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Checking in with the Startup that Decided to Call SD its New Home

CEO says a ‘mass exodus’ from the Bay Area is around the corner


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Mayor Kevin Faulconer attended the ribbon cutting for Bizness Apps's new headquarters in La Jolla. CEO Andrew Gazdecki (center) moved the company from the Bay Area. | Photo by Marie Tutko

Hot Blocks will be taking a look at the local startup landscape over the next few weeks in celebration of San Diego Startup Week, happening June 13 - 17.

When the mayor comes to greet you at the office the day you open your business, you must have made an impression on the city.

That’s what happened last week when Bizness Apps, a startup that developed a DIY mobile app maker for small businesses, officially opened its new headquarters in La Jolla. The CEO, Andrew Gazdecki, relocated his company from the Bay Area and documented his reasons for leaving in an article earlier this spring that sent Twitter feeds buzzing.

We spoke to Gazdecki before the big move, and recently visited his new office on Fay Avenue for the ribbon cutting. Bizness Apps takes up an entire floor of a building across from The Lot, has clear views of the ocean, and is lined with fun murals and open workspace. After the press conference with Mayor Kevin Faulconer, some of Gazdecki’s colleagues got ready to play basketball as another whizzed around the office on a hoverboard.

Shortly after the opening, Gazdecki wrote a follow-up piece for TechCrunch detailing how he made the move because so many entrepreneurs had reached out to him for advice, he says. Since coming to San Diego, his employees’ rent expenses have dropped by about 40 percent and the company’s profitability has already increased more than 20 percent.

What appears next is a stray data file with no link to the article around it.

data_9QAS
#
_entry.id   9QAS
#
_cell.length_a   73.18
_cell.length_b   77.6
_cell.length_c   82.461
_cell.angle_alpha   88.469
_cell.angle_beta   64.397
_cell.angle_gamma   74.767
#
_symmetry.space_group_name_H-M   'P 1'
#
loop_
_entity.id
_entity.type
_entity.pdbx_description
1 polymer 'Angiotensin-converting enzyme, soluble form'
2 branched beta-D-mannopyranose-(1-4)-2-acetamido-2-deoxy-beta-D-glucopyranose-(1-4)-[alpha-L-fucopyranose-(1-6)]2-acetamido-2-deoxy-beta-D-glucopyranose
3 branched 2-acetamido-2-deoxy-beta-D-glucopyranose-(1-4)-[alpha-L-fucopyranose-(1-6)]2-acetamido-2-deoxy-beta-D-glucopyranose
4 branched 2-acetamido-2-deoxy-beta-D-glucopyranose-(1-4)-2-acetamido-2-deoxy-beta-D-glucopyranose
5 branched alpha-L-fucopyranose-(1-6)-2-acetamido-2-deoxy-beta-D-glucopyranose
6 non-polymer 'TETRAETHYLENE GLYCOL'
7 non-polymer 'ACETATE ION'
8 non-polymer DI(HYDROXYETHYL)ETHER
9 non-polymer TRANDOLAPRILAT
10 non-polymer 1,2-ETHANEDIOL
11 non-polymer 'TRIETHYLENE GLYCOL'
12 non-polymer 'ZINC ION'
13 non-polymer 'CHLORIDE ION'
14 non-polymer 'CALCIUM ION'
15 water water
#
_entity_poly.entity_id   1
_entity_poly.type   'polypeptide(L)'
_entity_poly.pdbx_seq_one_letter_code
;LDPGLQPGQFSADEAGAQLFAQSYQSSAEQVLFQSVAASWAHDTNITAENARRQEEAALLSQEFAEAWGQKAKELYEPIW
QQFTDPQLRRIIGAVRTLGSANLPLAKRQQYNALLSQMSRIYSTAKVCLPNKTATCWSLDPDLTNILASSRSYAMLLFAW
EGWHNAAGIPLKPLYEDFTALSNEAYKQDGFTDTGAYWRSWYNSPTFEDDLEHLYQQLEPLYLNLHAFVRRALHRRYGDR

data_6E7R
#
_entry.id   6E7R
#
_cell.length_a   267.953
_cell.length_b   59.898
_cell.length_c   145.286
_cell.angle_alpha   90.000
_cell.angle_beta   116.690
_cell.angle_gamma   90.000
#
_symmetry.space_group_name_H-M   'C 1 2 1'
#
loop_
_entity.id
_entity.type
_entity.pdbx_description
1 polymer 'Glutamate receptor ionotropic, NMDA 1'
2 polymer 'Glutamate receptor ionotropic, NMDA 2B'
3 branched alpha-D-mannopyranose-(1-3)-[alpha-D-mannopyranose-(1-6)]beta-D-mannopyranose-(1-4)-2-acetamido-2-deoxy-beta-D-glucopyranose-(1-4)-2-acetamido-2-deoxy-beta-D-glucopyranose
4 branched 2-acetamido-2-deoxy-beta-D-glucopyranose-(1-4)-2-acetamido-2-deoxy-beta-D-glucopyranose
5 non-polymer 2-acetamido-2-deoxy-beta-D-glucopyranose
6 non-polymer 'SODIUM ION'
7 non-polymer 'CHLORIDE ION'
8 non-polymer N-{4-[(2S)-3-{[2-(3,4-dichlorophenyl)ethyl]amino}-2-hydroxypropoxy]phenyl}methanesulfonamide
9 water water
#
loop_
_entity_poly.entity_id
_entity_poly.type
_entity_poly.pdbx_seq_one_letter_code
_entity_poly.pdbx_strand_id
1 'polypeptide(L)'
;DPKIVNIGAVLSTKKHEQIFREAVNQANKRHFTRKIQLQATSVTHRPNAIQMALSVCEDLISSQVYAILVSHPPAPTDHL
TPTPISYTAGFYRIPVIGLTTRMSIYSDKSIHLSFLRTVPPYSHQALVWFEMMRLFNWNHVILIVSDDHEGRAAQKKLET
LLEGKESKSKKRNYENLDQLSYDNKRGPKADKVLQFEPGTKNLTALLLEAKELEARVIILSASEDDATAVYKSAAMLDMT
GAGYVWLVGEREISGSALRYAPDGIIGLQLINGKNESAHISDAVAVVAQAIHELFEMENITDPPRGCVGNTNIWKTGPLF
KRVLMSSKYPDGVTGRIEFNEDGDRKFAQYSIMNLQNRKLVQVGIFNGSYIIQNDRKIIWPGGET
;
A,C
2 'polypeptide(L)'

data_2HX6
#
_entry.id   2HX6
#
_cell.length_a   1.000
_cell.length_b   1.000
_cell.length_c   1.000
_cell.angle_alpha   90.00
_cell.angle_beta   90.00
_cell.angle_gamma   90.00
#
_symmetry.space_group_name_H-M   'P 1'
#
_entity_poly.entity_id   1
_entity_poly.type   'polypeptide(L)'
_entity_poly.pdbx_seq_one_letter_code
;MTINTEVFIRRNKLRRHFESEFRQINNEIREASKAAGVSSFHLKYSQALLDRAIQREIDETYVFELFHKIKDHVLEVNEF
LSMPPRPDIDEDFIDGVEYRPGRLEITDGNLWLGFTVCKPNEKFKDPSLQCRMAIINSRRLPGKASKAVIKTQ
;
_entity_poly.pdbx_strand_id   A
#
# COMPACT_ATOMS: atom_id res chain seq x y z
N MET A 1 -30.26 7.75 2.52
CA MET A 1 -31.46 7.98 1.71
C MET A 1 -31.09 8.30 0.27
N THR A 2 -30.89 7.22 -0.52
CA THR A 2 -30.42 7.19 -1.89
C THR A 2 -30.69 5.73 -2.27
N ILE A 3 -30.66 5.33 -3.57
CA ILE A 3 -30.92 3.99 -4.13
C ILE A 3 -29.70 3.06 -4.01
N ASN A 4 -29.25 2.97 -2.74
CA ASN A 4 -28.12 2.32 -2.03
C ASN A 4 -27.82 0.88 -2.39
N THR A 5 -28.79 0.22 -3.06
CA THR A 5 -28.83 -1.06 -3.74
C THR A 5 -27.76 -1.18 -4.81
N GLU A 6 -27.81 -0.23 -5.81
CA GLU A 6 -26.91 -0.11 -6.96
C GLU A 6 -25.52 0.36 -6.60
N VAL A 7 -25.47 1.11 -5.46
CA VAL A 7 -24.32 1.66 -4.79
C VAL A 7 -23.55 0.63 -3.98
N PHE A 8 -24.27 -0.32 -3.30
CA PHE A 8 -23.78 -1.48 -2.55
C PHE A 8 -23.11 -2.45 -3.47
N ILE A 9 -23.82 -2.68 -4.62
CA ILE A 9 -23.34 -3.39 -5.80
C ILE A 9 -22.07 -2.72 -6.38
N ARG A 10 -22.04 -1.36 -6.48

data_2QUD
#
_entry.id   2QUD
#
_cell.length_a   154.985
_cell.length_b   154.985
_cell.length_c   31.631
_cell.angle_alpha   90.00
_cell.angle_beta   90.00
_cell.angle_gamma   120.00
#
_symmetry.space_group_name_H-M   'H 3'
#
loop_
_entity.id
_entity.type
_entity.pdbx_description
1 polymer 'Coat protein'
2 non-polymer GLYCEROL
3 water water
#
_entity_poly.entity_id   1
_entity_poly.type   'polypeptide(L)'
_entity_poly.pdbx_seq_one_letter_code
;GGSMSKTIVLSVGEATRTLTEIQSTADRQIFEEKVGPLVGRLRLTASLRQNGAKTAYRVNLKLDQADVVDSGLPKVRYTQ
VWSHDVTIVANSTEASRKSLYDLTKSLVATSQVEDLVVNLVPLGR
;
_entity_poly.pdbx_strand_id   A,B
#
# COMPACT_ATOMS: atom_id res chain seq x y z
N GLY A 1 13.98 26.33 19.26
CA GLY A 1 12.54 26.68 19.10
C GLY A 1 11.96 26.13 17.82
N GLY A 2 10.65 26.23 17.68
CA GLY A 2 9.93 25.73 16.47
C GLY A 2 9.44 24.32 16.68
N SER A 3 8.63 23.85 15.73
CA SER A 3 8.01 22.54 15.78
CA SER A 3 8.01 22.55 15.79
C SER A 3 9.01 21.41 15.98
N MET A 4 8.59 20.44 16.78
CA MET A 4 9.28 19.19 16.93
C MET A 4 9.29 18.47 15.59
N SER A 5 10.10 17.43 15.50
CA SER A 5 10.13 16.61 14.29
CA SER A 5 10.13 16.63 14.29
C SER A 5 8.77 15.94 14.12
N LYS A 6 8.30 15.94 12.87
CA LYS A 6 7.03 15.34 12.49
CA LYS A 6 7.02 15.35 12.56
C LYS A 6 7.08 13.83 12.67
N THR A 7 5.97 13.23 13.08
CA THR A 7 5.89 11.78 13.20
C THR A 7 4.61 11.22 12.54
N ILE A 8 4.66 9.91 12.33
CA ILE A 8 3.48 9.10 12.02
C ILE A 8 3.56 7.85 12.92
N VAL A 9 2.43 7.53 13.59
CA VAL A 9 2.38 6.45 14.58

“Morale honestly has never been higher in the company,” Gazdecki says. “Something we lacked in San Francisco was true leadership and experience across all departments, and we're already seeing the benefits from the talent San Diego can provide. We have more of that than ever now that we've relocated and have been able to hire such talented people into our company.”

While his most recent TechCrunch post illustrates that relocating the company wasn’t easy, the publishing of a how-to-move guide seems timely: Gazdecki says a “mass exodus” from the Bay Area is on the way, because one-third of its residents plan to leave soon. And San Diego could be high on the radar for relocation options, since we’ve been named one of the top new tech hubs.

San Diego’s startup community has grown the past few years on its own, but a brain drain from Silicon Valley couldn’t hurt—Bizness Apps’s relocation, for instance, brings more jobs to the community, as the company looks to hire 100 additional employees. Here’s a few facts about how things look now in San Diego:

*There are about 155 startups for every 100,000 people who live here.

*Most startups (75 percent) are companies that fall in the “information and communications technologies” sector. These types of companies employ the most people—even compared to aerospace, biotech, and microbreweries—with 3,290 companies and 67,600 workers.

*Twenty-one companies in San Diego County raised about $254 million in the first quarter of this year, and the city ranks sixth for VC money. 

Does San Diego need to worry about an influx of new companies saturating the industry? Gazdecki says no.

“San Diego isn't for every company, and there are also many other tech hubs that have their unique advantages,” he says. “I'm a bit biased when I say San Diego is by far on the top of the list, but I foresee a lot of startups moving out of San Francisco to even cheaper areas, like Austin or Seattle, where there is no state tax. However, I can't predict the future and it really comes down to the needs of your company.”

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